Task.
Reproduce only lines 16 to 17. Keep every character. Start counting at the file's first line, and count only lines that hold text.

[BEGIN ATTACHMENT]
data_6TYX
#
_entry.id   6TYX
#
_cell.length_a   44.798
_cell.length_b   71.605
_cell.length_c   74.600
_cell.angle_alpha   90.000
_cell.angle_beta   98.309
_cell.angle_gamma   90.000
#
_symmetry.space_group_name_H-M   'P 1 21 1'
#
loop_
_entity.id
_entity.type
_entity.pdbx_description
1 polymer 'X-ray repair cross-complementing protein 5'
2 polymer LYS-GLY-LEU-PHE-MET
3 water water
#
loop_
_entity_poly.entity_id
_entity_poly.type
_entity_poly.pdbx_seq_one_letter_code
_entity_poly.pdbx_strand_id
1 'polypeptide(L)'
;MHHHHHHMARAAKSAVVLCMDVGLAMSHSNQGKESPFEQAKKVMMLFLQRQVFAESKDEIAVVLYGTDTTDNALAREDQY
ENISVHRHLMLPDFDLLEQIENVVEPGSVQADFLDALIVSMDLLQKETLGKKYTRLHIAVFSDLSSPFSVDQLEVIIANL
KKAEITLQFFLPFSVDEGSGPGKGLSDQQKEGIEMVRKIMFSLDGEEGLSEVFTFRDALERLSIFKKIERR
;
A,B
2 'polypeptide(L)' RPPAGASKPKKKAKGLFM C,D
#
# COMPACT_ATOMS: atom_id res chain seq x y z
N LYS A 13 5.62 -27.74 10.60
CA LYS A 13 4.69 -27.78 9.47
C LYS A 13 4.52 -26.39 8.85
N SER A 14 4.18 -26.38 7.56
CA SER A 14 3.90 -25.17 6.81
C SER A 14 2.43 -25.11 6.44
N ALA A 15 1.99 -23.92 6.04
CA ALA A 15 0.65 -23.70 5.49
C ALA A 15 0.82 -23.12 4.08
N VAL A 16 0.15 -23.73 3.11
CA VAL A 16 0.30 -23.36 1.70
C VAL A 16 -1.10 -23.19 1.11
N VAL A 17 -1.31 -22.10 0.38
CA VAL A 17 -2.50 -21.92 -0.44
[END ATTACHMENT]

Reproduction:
_entity.type
_entity.pdbx_description